The first European leadership programme
ith less than a few months to go until the European Parliament elections and major upheavals in the EU institutions, urgent questions are arising about the direction of the European project. The “40 UNDER 40” – European Young Leaders programme, led by EuropaNova and Friends of Europe, gathers 40 of Europe’s most accomplished citizens from across countries and sectors, all under the age of 40, in order to meet, discuss, and create a network of European opinion leaders. The first meeting of the 2014 European Young Leaders selection was held in Brussels on 30 January - 1 February 2014.

As voter turnout for the upcoming elections in the European Parliament is expected to be quite low, the sense is that the presence of populist political parties will increase. For pro-EU parties, the challenge is how to confront this populist tendency, noted Young Leader Daniela Ott, COO, Kering Luxury Division, and CEO of Tomas Maier Brand. “Populist politicians attract voters because they keep their message clear and simple,” she said. “At the end of the day, mainstream parties need to do the same.”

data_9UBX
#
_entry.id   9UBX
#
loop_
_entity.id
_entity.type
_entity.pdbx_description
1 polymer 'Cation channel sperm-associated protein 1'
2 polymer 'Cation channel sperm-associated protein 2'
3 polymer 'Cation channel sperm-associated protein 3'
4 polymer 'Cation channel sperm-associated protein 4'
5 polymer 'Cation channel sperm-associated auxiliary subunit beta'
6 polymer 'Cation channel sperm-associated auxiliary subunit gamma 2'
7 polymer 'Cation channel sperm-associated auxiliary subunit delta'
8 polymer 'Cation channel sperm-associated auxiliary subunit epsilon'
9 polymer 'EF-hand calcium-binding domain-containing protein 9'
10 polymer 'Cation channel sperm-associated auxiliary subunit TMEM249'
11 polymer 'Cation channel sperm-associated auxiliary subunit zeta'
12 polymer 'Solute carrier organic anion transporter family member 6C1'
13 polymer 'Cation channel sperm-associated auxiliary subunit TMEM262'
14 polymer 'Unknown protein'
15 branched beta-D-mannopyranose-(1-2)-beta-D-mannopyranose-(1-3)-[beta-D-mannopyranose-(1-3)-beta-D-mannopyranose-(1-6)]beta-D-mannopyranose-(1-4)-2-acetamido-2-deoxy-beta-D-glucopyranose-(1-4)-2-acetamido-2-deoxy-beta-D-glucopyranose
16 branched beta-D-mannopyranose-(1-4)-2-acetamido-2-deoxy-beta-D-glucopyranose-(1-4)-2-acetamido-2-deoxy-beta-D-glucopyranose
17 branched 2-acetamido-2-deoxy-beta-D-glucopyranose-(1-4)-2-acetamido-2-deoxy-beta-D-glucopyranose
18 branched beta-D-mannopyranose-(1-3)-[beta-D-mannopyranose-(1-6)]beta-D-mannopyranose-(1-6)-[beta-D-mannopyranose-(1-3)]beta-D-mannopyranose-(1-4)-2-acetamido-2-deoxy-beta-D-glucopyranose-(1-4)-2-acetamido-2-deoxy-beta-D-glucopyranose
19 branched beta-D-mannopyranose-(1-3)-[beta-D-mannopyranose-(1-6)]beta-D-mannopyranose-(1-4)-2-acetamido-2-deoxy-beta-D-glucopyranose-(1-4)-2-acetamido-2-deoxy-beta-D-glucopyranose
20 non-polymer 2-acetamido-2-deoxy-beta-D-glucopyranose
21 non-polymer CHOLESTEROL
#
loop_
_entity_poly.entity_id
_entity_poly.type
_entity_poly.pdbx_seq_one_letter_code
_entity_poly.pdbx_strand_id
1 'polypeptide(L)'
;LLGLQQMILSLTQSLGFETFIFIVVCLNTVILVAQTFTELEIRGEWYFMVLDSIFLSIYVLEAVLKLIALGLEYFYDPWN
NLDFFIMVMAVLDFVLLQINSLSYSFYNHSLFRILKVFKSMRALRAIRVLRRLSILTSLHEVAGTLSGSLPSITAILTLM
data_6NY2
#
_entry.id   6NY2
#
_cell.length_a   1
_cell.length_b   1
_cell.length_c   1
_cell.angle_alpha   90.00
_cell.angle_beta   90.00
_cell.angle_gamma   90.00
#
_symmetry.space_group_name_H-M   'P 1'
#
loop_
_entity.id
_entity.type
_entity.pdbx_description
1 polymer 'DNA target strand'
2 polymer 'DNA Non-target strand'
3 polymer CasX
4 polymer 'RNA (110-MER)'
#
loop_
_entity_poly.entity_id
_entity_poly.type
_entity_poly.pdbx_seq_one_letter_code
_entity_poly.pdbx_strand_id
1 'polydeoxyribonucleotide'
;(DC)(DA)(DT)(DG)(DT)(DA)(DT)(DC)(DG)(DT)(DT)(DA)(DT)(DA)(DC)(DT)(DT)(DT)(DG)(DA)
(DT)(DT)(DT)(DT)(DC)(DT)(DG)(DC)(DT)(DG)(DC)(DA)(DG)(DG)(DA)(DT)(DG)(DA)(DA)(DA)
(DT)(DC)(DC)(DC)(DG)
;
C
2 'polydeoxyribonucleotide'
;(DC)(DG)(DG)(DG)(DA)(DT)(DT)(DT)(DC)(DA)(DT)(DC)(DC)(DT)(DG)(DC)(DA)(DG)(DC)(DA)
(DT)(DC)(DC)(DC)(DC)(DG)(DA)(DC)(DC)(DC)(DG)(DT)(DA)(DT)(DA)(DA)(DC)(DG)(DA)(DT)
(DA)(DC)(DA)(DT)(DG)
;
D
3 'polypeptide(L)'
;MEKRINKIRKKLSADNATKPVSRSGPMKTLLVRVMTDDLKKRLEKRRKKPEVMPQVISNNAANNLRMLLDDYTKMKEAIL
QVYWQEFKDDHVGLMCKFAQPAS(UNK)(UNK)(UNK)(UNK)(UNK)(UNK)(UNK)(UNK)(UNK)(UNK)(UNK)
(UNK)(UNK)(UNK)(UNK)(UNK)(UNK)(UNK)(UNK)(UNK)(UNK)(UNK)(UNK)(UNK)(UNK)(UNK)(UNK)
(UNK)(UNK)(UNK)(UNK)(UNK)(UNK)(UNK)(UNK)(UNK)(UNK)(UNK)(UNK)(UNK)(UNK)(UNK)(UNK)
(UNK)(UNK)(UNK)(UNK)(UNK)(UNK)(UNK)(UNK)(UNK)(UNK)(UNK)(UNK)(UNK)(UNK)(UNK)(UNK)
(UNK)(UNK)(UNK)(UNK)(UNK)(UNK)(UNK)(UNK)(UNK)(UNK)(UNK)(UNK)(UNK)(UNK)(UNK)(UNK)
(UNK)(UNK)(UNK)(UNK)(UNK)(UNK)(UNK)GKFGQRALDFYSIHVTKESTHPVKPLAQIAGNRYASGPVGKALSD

“It is true that we need clear and simple messages,” stressed Monica Frassoni, Co-chair of the European Green Party and candidate in the Green Primary, “However, life is not clear and simple, nor are the solutions to the challenges facing the EU. To confront the populist tendency in the EU, we have to demonstrate that turning back the EU project is not really an option.”

Building up the EU narrative is the key to keeping public interest strong, indicated Tomáš Sedláček, Chief Macroeconomic Strategist at CSOB, and Author. “There is much self-doubt in the EU, especially since the economic crisis” he said. “The narrative is that the EU is more than the sum of its economies. The EU is a role model for the rest of the world in terms of fundamental values. Values that we do not even notice in the way that outsiders do.”

Politics in Europe, particularly on the European level, need to work to get the message out through a greater recognition and use of grassroots politics. The spread of social media and technological advances in Europe can be used to much greater effect to reach and interact with constituents on many levels, the participants agreed.

While online and information technology are improving campaigns and community interaction, noted young leader Guillaume Liegey, Co-founder, Liegey Muller Pons, there is a growing awareness of the need to knock on doors and speak face-to-face with constituents. “When humans discuss politics with other humans, it is very effective at increasing voter turnout and community participation in the democratic process,” he said.

Full report of the seminar will be available here soon

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